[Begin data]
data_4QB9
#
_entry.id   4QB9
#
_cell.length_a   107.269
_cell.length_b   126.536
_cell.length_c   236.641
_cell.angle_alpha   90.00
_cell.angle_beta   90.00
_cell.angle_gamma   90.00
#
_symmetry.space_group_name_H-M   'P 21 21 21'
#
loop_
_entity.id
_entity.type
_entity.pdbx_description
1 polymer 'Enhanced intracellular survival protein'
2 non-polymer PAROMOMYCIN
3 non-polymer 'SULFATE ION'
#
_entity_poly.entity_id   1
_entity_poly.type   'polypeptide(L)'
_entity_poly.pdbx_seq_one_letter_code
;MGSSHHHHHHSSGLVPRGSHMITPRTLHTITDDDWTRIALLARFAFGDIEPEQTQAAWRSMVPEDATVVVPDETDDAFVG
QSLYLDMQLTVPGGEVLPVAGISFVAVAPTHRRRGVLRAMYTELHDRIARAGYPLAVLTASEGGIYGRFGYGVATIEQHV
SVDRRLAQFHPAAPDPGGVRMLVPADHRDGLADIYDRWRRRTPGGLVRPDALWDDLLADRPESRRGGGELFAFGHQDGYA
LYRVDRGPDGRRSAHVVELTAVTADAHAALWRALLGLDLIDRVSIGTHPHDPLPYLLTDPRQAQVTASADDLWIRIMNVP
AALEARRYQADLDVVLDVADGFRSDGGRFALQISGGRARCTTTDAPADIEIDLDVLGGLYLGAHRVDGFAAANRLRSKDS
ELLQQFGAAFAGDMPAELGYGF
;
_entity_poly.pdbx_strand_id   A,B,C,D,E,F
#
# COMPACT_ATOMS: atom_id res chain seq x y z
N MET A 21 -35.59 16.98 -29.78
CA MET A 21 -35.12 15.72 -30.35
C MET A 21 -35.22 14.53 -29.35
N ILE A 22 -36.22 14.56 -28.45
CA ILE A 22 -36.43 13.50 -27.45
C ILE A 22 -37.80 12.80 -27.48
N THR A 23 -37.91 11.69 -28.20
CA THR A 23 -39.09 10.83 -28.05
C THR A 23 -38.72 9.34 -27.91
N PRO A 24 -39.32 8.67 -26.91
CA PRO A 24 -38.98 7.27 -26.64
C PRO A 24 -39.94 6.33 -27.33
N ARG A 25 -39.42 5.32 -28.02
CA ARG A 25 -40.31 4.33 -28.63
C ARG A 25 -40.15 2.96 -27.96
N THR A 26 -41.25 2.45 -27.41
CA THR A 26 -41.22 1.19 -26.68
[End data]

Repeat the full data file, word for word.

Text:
data_4QB9
#
_entry.id   4QB9
#
_cell.length_a   107.269
_cell.length_b   126.536
_cell.length_c   236.641
_cell.angle_alpha   90.00
_cell.angle_beta   90.00
_cell.angle_gamma   90.00
#
_symmetry.space_group_name_H-M   'P 21 21 21'
#
loop_
_entity.id
_entity.type
_entity.pdbx_description
1 polymer 'Enhanced intracellular survival protein'
2 non-polymer PAROMOMYCIN
3 non-polymer 'SULFATE ION'
#
_entity_poly.entity_id   1
_entity_poly.type   'polypeptide(L)'
_entity_poly.pdbx_seq_one_letter_code
;MGSSHHHHHHSSGLVPRGSHMITPRTLHTITDDDWTRIALLARFAFGDIEPEQTQAAWRSMVPEDATVVVPDETDDAFVG
QSLYLDMQLTVPGGEVLPVAGISFVAVAPTHRRRGVLRAMYTELHDRIARAGYPLAVLTASEGGIYGRFGYGVATIEQHV
SVDRRLAQFHPAAPDPGGVRMLVPADHRDGLADIYDRWRRRTPGGLVRPDALWDDLLADRPESRRGGGELFAFGHQDGYA
LYRVDRGPDGRRSAHVVELTAVTADAHAALWRALLGLDLIDRVSIGTHPHDPLPYLLTDPRQAQVTASADDLWIRIMNVP
AALEARRYQADLDVVLDVADGFRSDGGRFALQISGGRARCTTTDAPADIEIDLDVLGGLYLGAHRVDGFAAANRLRSKDS
ELLQQFGAAFAGDMPAELGYGF
;
_entity_poly.pdbx_strand_id   A,B,C,D,E,F
#
# COMPACT_ATOMS: atom_id res chain seq x y z
N MET A 21 -35.59 16.98 -29.78
CA MET A 21 -35.12 15.72 -30.35
C MET A 21 -35.22 14.53 -29.35
N ILE A 22 -36.22 14.56 -28.45
CA ILE A 22 -36.43 13.50 -27.45
C ILE A 22 -37.80 12.80 -27.48
N THR A 23 -37.91 11.69 -28.20
CA THR A 23 -39.09 10.83 -28.05
C THR A 23 -38.72 9.34 -27.91
N PRO A 24 -39.32 8.67 -26.91
CA PRO A 24 -38.98 7.27 -26.64
C PRO A 24 -39.94 6.33 -27.33
N ARG A 25 -39.42 5.32 -28.02
CA ARG A 25 -40.31 4.33 -28.63
C ARG A 25 -40.15 2.96 -27.96
N THR A 26 -41.25 2.45 -27.41
CA THR A 26 -41.22 1.19 -26.68